A new survey shows how families communicate changes when students go to college, according to BetaNews yesterday. The new conversation habits are described in a July 24 Press Release from Dell. Email and texting is replacing talking. This is a head’s up for parents of the college-bound to have a communication talk in addition to a college cost talk with their teens.
Survey The back to school survey “conducted by Harris Poll on behalf of Dell, surveyed more than 1,000 respondents from across the country, including 506 students aged 16-19 who are attending or planning to attend a 2–4 year college. 505 of the respondents were parents of this type of student,” the Press Release revealed. The survey entitled “Where Learning Meets Doing” sought to find insights about how families communicate and make technology purchasing decisions.
Findings A major shift develops in parent-child communication when students are away at school. “(O)ver half (55%) are talking with their child less, but communicating more thanks to texting and emailing,” the study found. Thanks to mobile devices, geographic distance is easily bridged with emails and texts. Staying connected continues at home as well. “Three in ten parents of 16-19 year olds (30%) and over one-third of kids 16-19 (35%) even admit to texting each other to ask a question while in the same house!”
Communication talk Whether families already are using texts and email to ask questions or give information to each other or not, it is helpful to set some ground rules about the method, frequency, duration and timing of communication. Teens approaching adulthood require preparation for independence. College students need time to adjust to their new campus life.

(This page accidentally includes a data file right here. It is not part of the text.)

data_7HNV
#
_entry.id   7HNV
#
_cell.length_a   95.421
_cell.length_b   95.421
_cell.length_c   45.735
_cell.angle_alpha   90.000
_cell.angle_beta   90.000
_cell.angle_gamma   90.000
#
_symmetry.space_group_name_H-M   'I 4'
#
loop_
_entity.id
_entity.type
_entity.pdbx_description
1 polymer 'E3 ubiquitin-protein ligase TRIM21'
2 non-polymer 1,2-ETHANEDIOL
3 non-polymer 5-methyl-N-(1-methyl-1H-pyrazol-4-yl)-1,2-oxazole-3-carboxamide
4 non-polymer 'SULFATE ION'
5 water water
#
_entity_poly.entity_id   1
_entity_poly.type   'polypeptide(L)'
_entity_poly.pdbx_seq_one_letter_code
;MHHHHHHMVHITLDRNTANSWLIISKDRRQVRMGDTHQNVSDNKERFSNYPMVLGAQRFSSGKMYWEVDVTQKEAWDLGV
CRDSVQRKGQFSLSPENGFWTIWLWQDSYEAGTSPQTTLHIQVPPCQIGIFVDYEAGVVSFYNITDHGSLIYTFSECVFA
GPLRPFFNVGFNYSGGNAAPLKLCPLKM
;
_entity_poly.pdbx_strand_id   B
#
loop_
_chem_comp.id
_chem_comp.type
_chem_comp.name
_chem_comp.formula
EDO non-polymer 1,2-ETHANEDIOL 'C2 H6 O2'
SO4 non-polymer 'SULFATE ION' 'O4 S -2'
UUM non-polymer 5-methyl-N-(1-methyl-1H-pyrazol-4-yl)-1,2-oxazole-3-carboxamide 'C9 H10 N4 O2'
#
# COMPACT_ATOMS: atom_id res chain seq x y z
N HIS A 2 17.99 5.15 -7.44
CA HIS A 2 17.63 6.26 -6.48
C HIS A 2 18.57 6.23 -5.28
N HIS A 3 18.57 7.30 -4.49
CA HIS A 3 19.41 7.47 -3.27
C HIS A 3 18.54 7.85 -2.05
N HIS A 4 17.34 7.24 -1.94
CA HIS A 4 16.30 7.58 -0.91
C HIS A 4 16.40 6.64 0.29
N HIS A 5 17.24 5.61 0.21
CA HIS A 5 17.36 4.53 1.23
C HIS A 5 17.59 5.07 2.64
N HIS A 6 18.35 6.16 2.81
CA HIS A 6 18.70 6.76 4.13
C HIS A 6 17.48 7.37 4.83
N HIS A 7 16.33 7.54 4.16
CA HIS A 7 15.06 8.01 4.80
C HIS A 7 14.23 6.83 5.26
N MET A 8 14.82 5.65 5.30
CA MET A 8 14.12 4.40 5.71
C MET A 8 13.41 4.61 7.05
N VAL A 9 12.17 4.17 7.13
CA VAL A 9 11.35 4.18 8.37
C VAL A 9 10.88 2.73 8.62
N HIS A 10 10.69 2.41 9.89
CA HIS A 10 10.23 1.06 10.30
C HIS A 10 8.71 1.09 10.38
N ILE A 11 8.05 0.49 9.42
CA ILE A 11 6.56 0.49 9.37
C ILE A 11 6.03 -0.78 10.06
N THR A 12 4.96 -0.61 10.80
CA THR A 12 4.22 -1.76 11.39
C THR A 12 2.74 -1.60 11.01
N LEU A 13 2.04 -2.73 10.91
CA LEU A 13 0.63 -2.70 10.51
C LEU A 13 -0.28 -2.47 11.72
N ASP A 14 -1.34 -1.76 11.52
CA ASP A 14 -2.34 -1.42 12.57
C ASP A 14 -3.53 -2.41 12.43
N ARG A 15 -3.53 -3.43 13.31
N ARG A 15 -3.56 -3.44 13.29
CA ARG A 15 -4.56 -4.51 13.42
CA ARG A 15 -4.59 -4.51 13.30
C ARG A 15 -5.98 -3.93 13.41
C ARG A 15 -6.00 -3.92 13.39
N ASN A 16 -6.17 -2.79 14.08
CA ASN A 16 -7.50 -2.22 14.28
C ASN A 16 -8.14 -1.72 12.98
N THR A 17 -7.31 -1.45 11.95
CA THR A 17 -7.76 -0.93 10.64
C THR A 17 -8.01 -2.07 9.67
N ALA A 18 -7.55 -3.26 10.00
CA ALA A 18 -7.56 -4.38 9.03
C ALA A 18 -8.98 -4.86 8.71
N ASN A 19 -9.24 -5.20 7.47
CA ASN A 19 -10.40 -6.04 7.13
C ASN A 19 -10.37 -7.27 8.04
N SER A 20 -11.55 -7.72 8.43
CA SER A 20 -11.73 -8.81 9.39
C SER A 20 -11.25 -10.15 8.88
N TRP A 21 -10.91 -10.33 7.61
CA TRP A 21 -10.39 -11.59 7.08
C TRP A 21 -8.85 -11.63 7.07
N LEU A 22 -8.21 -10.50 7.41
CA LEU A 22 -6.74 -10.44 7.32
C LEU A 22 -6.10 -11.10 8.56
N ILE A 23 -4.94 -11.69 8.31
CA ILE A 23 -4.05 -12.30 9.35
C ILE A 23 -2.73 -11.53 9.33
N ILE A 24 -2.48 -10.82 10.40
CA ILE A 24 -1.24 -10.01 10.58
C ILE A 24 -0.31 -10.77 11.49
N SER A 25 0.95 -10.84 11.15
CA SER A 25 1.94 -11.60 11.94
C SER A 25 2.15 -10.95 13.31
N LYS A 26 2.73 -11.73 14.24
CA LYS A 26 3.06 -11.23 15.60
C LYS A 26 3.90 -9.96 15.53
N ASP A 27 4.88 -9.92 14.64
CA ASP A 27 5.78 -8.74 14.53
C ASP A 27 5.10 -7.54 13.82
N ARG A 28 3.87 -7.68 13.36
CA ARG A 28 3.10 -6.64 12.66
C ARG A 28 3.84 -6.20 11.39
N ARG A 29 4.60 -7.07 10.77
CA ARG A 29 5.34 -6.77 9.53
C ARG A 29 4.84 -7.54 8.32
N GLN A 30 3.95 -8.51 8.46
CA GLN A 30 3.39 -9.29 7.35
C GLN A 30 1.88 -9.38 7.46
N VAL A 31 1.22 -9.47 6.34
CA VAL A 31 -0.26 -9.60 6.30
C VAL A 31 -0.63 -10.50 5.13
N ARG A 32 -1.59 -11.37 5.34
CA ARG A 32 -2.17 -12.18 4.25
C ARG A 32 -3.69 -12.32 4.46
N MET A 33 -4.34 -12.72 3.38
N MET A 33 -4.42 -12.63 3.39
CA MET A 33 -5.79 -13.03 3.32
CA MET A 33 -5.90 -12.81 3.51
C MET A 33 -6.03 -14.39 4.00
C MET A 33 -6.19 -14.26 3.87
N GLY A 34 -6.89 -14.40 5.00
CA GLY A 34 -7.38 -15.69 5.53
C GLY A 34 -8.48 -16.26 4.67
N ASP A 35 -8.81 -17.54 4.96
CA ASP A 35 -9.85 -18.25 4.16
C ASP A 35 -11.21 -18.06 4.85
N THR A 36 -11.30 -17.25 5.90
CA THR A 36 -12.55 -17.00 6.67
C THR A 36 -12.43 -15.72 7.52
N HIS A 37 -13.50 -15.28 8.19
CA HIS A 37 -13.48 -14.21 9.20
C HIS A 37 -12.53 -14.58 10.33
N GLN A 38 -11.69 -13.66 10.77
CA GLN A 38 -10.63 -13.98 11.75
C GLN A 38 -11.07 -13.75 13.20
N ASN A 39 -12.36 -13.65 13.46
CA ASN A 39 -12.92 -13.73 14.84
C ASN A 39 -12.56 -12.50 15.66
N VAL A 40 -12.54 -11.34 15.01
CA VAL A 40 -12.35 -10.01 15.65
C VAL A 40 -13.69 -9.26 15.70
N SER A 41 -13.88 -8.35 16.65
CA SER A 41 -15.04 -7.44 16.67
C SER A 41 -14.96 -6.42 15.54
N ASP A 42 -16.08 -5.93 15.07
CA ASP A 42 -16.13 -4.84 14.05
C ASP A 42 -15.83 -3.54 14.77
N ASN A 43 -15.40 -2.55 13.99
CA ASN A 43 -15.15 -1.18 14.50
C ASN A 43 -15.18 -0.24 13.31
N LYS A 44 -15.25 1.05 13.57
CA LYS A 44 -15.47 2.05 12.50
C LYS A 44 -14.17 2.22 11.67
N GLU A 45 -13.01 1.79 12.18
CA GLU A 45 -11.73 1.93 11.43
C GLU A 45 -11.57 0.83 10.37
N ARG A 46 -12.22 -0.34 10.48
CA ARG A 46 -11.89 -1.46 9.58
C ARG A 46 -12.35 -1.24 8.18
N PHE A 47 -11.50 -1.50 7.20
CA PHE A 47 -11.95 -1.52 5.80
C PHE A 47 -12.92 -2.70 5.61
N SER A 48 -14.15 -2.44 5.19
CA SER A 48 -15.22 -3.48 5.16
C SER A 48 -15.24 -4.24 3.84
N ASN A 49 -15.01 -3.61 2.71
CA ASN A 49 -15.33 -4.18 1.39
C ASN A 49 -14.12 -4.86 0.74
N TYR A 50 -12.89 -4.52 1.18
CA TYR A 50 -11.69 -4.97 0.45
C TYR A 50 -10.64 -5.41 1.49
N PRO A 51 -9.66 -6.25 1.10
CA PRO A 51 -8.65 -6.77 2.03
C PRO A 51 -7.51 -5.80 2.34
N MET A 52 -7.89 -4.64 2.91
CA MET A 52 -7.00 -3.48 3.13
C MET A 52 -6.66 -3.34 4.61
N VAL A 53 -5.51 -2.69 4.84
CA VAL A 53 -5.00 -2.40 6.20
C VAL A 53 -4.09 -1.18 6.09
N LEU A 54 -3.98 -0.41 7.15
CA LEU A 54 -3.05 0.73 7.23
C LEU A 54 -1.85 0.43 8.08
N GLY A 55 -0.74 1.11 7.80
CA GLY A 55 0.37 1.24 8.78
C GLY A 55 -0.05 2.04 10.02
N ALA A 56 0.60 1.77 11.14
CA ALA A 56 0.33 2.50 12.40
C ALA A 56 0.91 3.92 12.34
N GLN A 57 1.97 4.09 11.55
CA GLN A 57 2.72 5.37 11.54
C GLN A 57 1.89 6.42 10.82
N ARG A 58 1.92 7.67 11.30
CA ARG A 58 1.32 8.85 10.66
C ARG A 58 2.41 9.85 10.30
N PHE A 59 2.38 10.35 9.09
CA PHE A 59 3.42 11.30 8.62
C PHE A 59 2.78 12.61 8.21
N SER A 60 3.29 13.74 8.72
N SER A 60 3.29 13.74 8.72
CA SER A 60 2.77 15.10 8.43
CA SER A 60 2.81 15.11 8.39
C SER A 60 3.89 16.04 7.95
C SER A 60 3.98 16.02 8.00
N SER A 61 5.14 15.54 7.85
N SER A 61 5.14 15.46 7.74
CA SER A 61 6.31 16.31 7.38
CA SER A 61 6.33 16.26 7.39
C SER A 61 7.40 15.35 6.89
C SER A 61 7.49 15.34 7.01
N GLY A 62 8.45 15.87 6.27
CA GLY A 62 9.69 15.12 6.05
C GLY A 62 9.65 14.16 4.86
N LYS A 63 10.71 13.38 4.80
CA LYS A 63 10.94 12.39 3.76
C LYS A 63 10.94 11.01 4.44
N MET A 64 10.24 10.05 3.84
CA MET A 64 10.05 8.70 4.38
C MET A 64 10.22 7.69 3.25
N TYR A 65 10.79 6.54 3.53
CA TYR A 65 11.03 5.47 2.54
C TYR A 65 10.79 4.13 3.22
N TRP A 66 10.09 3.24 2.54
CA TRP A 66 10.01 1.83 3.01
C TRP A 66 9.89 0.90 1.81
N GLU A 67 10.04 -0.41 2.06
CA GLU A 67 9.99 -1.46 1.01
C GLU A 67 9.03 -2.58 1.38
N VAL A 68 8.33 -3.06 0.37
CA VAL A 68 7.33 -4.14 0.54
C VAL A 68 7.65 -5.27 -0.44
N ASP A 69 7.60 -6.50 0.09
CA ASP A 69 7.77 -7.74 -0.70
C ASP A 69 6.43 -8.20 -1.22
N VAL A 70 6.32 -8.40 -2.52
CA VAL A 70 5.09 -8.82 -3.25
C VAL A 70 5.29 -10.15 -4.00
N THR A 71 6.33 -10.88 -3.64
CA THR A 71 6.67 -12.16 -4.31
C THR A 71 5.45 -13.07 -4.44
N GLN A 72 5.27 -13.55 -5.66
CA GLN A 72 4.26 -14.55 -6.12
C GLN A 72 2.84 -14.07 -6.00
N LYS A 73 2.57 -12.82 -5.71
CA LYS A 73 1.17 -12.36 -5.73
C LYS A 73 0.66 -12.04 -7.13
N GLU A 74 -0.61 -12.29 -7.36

In addition to emailing and texting, video chatting and visiting are other options. The survey found:
- Four in five parents whose child is away or will be away (80%) are likely to text more with their child while more than three in five (62%) will video chat with their child. Just one in ten (13%) say they will text less with their child.
- When it comes to communicating with the child away at school, half say the mode used most often is texting (51%) while less than two in five (38%) say it is talking on the phone.
Families may incorporate all possibilities in their discussion. The object is to strengthen the family bond with support while maintaining respect for personal space. The college years go by quickly and by establishing an open communication plan, families will be ready for college and beyond.